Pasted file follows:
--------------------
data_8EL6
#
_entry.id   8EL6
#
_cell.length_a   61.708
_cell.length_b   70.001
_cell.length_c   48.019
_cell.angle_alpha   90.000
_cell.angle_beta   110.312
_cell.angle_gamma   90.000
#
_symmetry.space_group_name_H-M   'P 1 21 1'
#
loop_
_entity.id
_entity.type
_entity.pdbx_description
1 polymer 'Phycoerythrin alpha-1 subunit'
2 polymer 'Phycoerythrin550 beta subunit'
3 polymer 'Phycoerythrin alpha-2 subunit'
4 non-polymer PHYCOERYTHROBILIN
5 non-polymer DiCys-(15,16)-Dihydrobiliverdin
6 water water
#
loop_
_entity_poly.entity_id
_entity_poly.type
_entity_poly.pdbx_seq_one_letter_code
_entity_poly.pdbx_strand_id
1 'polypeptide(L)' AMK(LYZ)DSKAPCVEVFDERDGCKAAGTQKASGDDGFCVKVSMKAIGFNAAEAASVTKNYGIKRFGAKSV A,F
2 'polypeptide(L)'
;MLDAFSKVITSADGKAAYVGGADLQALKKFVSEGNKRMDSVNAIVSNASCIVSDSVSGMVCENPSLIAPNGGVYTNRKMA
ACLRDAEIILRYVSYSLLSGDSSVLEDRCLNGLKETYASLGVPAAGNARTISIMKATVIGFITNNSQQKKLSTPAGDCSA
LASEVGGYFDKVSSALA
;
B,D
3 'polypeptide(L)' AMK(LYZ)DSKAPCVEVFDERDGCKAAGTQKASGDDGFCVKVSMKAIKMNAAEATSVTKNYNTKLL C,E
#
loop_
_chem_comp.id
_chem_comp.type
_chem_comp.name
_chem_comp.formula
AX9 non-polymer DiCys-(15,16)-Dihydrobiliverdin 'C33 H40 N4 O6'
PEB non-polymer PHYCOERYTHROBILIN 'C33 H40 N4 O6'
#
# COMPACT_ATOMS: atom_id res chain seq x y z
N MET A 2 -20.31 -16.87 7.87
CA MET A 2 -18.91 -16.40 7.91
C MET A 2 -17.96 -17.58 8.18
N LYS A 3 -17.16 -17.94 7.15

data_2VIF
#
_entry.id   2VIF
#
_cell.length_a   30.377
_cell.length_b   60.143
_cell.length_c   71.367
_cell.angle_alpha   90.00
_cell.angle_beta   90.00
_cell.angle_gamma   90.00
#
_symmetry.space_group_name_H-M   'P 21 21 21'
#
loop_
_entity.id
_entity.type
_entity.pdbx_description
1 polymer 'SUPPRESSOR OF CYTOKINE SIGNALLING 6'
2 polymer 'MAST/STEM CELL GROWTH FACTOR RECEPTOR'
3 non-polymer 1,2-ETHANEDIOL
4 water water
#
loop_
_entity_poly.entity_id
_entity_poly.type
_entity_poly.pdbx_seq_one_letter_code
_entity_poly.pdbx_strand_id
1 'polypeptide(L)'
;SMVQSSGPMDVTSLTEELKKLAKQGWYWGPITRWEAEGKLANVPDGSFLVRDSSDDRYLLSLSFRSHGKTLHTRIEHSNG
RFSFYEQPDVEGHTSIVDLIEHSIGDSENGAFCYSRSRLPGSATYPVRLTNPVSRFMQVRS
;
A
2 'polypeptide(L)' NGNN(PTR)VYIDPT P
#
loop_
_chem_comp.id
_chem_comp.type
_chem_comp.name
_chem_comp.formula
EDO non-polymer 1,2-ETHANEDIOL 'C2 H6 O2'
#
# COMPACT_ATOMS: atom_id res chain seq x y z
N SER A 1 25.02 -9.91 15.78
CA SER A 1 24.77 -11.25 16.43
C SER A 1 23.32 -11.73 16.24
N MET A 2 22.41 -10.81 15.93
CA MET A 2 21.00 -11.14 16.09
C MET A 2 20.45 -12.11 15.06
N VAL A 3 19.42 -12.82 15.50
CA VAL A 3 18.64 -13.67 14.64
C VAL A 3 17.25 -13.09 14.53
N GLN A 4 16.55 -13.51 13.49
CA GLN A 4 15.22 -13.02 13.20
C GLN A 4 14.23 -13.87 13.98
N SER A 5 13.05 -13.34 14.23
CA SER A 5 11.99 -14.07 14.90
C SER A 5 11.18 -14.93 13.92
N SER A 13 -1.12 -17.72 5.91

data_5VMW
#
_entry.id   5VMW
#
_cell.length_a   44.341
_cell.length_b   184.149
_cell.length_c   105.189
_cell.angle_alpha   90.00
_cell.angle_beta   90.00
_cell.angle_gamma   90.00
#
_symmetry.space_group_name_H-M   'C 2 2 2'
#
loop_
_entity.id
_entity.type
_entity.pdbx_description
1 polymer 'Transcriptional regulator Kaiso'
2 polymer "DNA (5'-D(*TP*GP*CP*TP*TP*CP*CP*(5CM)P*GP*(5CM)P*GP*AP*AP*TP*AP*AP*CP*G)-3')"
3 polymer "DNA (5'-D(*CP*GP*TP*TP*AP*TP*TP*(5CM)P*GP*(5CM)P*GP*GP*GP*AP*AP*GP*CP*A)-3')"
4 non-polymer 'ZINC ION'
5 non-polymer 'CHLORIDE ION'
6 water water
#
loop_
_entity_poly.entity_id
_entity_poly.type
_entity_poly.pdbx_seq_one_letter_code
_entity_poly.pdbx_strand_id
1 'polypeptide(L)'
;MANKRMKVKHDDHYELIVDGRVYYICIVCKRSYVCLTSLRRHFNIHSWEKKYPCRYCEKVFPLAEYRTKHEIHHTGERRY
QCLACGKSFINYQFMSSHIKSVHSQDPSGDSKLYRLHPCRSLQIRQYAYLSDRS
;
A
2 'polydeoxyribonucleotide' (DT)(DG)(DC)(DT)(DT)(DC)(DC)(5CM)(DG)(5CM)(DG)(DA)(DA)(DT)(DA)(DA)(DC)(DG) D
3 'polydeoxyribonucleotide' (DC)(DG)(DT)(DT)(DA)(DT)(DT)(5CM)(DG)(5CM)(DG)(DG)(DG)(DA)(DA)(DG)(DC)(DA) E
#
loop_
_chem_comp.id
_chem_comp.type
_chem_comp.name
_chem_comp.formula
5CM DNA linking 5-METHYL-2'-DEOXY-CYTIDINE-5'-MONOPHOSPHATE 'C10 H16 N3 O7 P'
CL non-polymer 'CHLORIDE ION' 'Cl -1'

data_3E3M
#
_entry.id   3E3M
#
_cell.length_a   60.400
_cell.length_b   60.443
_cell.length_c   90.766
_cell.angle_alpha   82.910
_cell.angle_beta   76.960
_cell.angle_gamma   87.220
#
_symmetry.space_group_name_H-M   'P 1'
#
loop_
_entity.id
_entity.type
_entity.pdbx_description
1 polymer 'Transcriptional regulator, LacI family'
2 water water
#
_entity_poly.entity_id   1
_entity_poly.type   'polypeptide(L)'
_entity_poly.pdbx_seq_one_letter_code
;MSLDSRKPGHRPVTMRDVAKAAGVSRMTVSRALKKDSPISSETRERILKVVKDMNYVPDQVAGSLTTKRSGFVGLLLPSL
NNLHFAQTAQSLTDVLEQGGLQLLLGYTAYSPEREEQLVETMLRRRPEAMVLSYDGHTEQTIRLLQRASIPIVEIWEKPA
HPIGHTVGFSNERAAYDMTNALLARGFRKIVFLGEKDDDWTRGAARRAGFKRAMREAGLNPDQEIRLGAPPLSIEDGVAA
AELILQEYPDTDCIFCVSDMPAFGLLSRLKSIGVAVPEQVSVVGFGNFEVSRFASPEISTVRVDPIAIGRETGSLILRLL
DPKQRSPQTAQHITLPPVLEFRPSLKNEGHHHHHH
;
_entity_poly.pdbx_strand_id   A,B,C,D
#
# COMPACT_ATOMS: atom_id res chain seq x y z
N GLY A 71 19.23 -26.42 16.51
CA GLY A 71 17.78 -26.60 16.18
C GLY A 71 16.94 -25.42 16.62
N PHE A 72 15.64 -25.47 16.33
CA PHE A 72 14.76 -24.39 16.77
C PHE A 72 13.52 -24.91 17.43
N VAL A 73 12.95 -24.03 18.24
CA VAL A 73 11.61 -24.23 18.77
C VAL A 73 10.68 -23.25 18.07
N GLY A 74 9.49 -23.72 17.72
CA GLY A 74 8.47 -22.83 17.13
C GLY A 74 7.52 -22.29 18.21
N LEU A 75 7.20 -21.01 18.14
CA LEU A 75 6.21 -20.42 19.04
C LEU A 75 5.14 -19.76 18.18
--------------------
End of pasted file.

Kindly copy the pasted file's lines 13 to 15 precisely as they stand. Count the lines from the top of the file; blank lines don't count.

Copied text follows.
#
loop_
_entity.id